Appeals courts, of course, frequently have recourse to the original trial record to make various legal determinations; the evidentiary gap left by this second-hand-abridged-by-the-DA transcript was frequently protested by Chessman’s camp on appeal.

A cache of primary records from the case and its many appeals is lodged at this FBI Freedom of Information Act page.

† They weren’t exclusively leftists. William Buckley and Billy Graham both supported clemency for Chessman. Nor were they all political: the directors of the schlocky cult horror flick The Hypnotic Eye crassly pitched the headline-grabbing condemned con on a hypnotism promotional stunt, and ended up themselves being drawn into the case and believing Chessman was innocent.

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Entry Filed under: 20th Century,Artists,California,Capital Punishment,Common Criminals,Crime,Death Penalty,Execution,Famous,Gassed,History,Kidnapping,Notable Jurisprudence,Popular Culture,Rape,Reprieved Too Late,Theft,USA,Wrongful Executions

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1945: Private Eddie Slovik, the last American shot for desertion

72 comments January 31st, 2009 dogboy

On January 31, 1945, Private Edward Donald “Eddie” Slovik became a curious outlier of World War II: he was executed by firing squad by the U.S. Army for desertion. He is the only person to have been so punished for that crime since the Civil War.

Pvt Slovik was, by all accounts, quiet and helpful, by no means a coward, and more than willing to aid in the effort of World War II, traits which would have put him among a large class of that war’s veterans. Unfortunately, he was also immobilized by shelling. Equally unfortunately, he knew it, and he decided to do something about it.

Slovik and a friend, Pvt John F. Tankey, first separated from their detachment under artillery fire in late August 1944, shortly after being shipped to France. The pair hooked up with a Canadian unit and spent six weeks pitching in. Having recused themselves from the hard shelling others were experiencing on the front line, they opted to rejoin their regular U.S. unit: Slovik and Tankey sent a letter to their commanding officer explaining their absence and returned on Oct. 7.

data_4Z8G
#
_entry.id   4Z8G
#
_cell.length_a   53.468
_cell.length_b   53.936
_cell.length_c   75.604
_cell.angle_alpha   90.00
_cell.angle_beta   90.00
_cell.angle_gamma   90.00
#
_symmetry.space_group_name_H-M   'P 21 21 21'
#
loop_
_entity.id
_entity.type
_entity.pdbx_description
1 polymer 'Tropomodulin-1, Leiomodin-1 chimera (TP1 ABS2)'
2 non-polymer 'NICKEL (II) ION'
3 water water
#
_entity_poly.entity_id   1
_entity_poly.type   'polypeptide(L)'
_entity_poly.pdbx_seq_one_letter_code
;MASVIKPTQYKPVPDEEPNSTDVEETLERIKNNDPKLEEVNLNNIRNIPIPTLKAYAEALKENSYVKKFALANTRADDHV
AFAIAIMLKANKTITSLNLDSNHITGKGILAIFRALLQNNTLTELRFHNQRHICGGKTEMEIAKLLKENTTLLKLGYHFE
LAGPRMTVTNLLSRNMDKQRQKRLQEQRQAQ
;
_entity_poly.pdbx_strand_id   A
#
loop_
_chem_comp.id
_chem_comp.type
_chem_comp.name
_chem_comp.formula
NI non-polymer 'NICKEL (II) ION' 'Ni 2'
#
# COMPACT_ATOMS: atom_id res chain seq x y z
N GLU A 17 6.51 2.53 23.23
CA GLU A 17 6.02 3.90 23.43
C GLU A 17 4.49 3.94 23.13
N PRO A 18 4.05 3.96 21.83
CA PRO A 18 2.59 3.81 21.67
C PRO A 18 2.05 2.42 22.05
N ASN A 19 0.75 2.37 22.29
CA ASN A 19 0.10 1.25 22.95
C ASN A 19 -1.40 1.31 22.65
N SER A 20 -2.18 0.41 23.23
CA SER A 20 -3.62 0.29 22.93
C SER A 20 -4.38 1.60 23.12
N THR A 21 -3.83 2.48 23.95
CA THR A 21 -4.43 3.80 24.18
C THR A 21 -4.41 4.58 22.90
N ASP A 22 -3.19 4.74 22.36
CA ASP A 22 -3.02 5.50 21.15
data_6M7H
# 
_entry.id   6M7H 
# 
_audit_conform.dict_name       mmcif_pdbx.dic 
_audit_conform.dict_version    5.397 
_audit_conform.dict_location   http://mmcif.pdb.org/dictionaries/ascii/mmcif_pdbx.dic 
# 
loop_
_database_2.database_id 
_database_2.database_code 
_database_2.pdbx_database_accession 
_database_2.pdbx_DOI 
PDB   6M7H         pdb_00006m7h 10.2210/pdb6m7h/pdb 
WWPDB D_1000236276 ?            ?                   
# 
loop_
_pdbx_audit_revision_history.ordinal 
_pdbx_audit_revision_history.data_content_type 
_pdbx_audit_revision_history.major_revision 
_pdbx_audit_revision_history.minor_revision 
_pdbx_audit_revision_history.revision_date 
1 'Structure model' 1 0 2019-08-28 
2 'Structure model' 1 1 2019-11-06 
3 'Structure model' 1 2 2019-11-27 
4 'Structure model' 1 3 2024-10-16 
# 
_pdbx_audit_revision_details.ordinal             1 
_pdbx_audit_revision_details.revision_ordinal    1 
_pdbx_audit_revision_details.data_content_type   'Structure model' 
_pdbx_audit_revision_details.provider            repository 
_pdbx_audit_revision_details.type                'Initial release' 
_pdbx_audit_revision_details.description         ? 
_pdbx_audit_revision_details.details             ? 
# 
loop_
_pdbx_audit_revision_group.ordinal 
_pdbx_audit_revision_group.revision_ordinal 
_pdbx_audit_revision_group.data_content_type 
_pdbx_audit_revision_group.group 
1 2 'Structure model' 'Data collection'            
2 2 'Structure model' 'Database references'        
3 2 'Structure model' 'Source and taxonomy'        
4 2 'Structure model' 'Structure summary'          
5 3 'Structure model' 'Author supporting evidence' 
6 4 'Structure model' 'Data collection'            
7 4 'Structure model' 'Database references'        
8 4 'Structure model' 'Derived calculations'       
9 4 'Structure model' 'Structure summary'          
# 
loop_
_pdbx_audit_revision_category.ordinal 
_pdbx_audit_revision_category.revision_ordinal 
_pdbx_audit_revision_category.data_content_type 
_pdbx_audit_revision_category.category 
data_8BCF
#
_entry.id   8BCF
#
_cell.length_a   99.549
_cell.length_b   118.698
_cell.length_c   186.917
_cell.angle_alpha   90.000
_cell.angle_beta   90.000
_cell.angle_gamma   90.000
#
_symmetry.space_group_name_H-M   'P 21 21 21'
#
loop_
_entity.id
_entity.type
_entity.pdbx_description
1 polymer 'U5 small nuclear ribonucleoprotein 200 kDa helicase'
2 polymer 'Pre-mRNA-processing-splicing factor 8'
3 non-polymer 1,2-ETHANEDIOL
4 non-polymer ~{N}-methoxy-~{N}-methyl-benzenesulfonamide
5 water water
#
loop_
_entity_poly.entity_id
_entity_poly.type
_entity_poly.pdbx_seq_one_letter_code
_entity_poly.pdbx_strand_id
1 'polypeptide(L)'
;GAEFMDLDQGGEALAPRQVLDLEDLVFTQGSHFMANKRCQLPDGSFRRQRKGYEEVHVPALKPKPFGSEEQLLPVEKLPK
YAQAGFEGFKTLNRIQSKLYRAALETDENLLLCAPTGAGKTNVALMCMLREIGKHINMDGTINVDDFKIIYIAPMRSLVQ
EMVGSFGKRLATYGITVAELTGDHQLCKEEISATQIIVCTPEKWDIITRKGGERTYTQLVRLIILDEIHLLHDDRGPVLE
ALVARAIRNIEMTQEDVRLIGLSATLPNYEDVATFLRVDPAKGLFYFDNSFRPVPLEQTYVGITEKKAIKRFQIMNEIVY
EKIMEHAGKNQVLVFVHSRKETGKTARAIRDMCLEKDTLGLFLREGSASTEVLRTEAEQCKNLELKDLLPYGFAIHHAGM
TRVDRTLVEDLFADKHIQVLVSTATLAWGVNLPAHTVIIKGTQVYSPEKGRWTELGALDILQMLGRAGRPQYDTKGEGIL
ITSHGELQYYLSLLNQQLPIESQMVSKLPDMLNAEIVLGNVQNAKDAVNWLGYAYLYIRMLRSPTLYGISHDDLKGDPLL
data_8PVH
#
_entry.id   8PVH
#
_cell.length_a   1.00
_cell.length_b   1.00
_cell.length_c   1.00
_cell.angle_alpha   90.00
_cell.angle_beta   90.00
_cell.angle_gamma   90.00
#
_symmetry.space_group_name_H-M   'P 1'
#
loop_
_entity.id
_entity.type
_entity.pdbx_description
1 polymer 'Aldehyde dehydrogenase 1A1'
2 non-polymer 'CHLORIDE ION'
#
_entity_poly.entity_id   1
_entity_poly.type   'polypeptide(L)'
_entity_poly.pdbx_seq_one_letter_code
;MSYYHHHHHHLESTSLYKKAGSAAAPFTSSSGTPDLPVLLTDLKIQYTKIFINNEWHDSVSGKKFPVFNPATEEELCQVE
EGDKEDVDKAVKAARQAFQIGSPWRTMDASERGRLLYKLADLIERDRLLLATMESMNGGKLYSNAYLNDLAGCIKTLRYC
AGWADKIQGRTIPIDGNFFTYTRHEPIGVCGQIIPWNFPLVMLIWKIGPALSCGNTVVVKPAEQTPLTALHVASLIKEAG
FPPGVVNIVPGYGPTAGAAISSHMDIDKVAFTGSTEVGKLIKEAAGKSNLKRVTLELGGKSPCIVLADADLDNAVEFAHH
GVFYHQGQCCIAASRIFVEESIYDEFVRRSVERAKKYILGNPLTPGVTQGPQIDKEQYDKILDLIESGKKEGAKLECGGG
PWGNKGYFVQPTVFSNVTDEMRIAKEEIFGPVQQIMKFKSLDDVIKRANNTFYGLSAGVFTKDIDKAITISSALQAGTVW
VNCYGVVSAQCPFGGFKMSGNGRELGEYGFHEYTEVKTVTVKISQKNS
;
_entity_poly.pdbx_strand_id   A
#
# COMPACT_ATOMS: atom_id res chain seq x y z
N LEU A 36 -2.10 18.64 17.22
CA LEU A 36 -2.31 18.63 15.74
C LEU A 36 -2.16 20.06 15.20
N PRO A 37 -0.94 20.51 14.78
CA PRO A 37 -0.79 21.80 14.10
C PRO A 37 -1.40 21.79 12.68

But the front lines were not a place for Pvt Slovik.

After his assignment to the rifle unit, which would face imminent danger during shelling, Slovik asked to be placed in the rear guard, indicating he was too scared to remain in front. His request was refused. He then reportedly asked whether leaving the unit again would be considered desertion, was told it would be, and opted for the seemingly safer route of, well, deserting. One day later, Slovik was back at a U.S. camp, this time turning himself in to the camp cook. He had drafted a letter explaining his actions and indicating that he knowingly deserted, permanently recording his guilt on paper.

It’s not clear whether Pvt Slovik was acting on principles or out of an understanding of the U.S. military judicial system. He was by no means the only soldier without affinity for the conditions of war, particularly on the allied side. During the war, thousands of soldiers were tried and convicted in military courts for desertion, but up to then, all had received only time in the brig. What is clear is that Slovik was repeatedly offered opportunities to return to the line, and he equally repeatedly refused.

The case was adjudicated on Nov 11 by nine staff officers of the 28th Division, none of whom had yet been in battle. One of those judges, Benedict B. Kimmelman, wrote a stark and intriguing account of his role in the story of Pvt Slovik, capturing the scene thusly: